I'm designing a modal popup which consists of a form where the user can fill a textarea with a comment, and a set of buttons that represent the primary and secondary actions the user can take.

A commonly used pattern for this scenario is to visually distinguish primary and secondary actions, as in http://www.lukew.com/ff/entry.asp?571. However, all the examples I've seen only have a single primary action, and a single secondary action, typically Submit/Save and Close. In my particular case, however, I have multiple primary actions (Approve and Reject) that allow a given workflow to resume, and a single secondary action (Close) which essentially closes the modal popup.

How'd you adapt this pattern for this setting? My first thought was to turn both "Approve" and "Reject" into primary actions, and "Close" secondary. Another alternative, is to turn the "Cancel" button into a primary action, leaving the remaining two as secondary; this way, we'd still have a single primary action, which is the most prominent button in the page, though it'd have a rather odd "primary" action as a consequence.

3 Answers 3


I would use different visual indicators, and a secondary, like so:


download bmml source – Wireframes created with Balsamiq Mockups

The important thing is how often users will be selecting the actions... if they will 'Accept' 90% of the time, Reject 9%, and cancel 1%, then it's likely Accept should be larger/easier to hit than Reject, as shown above. If the ratio is more even, then you would keep them both the same size.

  • @ReneeGrebe Good point on color blind, and I would even consider showing an 'x' or a checkmark as part of the button text. If you put this into an answer, I would indeed +1 it Commented May 1, 2012 at 7:07
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    Thank you very much for your feedback Myrddin. I have a follow-up question, though. These indicators work particularly well for this scenario where we have two primary actions that are commonly associated with green and red. But suppose that instead of two actions, you have three, and they do not have any association to colors (e.g. "Resend", "Reschedule", and "Escalate"). One strategy would be to follow your design, but instead of using two different colors for the primary buttons, use a neutral color for all of them, since they have equal chance of being chosen. What do you think?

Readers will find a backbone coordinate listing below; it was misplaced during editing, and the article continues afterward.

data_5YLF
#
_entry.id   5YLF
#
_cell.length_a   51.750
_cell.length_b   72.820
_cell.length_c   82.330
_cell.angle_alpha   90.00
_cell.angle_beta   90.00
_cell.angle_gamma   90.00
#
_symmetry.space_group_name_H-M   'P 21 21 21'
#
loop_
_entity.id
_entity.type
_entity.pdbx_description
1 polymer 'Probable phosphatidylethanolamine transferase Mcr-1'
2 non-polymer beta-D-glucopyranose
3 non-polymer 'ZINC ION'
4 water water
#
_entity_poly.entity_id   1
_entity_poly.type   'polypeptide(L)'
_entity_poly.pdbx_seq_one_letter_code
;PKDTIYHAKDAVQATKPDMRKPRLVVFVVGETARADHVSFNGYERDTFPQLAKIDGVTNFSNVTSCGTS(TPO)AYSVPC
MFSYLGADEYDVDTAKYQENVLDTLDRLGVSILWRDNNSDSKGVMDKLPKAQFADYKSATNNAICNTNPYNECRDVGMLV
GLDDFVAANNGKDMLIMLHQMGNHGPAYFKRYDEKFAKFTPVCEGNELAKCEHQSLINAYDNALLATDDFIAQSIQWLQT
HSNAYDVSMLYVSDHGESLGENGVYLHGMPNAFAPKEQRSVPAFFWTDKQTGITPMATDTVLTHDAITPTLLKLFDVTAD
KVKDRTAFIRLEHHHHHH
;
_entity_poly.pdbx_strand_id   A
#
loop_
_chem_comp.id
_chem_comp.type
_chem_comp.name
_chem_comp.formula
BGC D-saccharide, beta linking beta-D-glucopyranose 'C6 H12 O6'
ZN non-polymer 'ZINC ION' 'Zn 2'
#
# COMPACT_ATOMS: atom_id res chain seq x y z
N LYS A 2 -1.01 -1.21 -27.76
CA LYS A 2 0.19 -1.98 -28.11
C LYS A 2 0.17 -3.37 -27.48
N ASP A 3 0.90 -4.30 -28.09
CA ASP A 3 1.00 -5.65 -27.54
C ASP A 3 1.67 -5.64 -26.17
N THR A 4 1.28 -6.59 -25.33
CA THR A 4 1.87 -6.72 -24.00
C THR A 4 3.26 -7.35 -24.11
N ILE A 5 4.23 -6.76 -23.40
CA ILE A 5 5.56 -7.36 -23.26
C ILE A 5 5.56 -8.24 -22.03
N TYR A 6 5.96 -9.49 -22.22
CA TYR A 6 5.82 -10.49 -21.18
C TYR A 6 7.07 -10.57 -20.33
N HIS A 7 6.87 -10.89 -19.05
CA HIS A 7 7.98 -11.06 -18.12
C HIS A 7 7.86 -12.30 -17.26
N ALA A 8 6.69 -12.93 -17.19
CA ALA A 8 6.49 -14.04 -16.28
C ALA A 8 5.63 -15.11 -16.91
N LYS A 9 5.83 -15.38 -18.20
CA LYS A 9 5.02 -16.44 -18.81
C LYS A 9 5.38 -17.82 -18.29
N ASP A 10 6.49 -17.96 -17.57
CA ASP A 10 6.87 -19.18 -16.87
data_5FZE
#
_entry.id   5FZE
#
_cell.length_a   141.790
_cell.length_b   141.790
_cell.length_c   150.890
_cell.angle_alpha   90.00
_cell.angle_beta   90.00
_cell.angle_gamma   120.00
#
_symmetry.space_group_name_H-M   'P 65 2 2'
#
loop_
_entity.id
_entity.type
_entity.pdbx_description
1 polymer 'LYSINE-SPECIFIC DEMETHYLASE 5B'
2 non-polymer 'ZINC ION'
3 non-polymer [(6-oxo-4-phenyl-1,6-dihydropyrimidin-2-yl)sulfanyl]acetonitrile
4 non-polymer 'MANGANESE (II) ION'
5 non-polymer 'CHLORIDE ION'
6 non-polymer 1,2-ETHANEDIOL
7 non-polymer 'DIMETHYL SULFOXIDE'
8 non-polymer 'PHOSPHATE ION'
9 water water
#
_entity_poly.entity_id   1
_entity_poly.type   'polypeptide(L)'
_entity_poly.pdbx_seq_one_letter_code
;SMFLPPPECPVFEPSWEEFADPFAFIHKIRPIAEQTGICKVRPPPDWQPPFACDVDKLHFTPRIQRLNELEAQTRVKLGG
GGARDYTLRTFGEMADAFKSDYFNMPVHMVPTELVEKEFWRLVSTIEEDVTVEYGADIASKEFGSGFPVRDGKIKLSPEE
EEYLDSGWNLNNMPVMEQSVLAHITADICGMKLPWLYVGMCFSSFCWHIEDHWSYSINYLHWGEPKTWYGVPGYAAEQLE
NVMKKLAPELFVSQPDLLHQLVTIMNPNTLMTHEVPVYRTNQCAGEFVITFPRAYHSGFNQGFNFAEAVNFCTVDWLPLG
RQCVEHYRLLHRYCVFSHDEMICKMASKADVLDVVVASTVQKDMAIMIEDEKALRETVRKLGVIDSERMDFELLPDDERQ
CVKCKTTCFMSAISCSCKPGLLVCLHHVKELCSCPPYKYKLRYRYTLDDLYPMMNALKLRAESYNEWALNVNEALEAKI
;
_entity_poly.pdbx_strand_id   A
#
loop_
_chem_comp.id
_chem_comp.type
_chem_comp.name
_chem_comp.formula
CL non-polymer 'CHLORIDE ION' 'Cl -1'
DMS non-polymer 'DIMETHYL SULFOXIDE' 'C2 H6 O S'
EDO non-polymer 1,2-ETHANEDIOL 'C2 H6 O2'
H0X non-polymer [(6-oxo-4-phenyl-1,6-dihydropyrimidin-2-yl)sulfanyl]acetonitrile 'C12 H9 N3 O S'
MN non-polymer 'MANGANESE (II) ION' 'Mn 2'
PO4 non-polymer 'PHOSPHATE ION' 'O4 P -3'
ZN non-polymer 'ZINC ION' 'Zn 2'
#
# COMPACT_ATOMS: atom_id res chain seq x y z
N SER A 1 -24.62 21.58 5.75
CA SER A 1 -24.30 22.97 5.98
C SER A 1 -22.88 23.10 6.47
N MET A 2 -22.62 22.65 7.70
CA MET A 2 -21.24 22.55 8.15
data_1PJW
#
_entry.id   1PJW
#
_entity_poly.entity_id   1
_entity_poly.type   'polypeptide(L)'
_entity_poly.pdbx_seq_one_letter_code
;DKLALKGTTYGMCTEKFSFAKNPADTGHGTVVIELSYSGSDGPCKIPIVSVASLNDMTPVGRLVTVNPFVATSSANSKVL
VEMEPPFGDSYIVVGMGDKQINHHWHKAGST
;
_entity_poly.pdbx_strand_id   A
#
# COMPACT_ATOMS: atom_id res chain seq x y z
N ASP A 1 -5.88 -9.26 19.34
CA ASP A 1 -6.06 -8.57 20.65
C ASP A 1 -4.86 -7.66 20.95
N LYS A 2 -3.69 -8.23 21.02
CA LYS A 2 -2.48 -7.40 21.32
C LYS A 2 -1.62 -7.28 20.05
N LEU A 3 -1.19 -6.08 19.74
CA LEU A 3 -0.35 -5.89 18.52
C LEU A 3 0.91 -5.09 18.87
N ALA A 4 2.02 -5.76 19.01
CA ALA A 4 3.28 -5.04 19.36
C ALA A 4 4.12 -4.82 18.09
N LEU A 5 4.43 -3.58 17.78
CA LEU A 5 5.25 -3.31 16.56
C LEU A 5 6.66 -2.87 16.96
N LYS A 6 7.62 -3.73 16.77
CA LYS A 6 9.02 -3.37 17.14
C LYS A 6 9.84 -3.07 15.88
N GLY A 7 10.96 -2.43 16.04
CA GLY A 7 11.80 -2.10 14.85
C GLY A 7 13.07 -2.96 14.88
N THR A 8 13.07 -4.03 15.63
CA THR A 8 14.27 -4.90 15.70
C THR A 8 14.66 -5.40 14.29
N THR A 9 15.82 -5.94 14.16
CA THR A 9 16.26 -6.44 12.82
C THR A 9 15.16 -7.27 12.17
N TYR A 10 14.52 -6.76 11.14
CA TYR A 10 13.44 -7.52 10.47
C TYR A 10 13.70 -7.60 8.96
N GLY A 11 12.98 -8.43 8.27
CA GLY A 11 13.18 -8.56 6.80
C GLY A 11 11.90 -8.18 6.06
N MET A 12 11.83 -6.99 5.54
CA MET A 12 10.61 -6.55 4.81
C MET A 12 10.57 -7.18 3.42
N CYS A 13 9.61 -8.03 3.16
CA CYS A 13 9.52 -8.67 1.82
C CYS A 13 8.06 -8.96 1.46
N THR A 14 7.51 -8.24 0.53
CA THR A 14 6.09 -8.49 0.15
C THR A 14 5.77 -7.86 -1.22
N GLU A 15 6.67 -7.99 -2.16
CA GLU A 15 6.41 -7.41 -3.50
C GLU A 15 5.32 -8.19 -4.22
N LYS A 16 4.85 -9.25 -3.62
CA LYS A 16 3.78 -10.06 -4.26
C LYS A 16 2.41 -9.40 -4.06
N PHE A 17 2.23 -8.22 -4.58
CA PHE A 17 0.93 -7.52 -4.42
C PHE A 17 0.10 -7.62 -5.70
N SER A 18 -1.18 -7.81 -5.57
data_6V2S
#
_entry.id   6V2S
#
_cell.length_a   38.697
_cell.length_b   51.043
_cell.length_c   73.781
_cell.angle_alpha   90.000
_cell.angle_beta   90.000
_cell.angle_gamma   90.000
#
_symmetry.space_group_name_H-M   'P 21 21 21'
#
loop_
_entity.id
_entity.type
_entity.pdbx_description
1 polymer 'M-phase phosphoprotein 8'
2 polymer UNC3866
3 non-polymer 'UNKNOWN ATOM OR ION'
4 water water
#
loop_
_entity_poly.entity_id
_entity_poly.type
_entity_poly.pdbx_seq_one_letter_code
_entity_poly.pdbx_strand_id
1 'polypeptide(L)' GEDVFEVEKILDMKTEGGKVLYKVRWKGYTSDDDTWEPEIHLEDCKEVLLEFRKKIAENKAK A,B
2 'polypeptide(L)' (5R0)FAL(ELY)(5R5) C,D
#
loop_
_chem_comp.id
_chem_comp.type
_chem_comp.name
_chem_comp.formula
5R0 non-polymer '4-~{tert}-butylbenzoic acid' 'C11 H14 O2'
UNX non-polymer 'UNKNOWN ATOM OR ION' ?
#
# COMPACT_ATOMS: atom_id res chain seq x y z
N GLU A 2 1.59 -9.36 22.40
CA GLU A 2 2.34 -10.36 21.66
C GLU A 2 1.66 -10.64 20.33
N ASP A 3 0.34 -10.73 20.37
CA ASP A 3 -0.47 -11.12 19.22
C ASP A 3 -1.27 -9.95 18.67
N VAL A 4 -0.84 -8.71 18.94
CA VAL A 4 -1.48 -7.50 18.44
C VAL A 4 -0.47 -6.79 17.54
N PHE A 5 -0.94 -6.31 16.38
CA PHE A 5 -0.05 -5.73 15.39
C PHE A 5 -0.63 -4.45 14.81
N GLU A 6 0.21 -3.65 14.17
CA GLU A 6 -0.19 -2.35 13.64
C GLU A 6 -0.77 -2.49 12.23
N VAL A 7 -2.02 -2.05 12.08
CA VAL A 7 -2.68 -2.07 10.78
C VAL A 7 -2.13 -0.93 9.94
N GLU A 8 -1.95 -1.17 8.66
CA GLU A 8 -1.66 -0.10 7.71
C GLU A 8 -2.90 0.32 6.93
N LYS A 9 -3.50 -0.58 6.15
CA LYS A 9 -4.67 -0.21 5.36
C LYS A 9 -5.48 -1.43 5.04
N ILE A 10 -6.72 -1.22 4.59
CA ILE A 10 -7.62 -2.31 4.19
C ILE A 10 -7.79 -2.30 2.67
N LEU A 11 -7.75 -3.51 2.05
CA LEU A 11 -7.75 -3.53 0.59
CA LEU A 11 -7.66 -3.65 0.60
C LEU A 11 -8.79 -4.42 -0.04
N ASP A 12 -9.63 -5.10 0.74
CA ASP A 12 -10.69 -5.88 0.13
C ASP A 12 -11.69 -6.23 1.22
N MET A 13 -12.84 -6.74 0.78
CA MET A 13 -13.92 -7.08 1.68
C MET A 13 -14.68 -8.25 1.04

– John Silva
    Commented May 1, 2012 at 11:18
  • @user12999 done! :) Commented May 1, 2012 at 15:09
  • @ReneeGrebe I updated my answer to incorporate icons. I couldn't really think of a good alternate color than red for 'Reject', but that's quite dependent on the color scheme of the entire application anyway. Commented May 1, 2012 at 21:23
  • Yes, I have a follow-up question as well. [Cancel] [Save] [Save & Print]. [Cancel] is a secondary button. Can there be two primary buttons - [Save] [Save & Print]?
    – essdeepee
    Commented Dec 30, 2015 at 11:10

I like Myrddin's suggestion a lot and think the concept works. Another option, to get away from red/green (which can look the same to some color blind users]) and use a green check icon in conjunction with "Accept" and a red x icon in conjunction with "Reject". If the icons are different colors that's a good visual cue to those that can see it, but the shapes are also generally recognizable without having to read the words with it - a quick visual cue to help me know the goal of the modal.


i like Myrddin's suggestion as well. and although I dont think the community has definitevly put the 2 primary buttons / 1 secondary link issue to rest (i know my org hasnt), i definitely would not recommend swapping primary and secondary actions to shoehorn this concention into your design. A primary action in a particular use case is always the primary action. It is not subject to design considerations such as placement or visual treatment of buttons.

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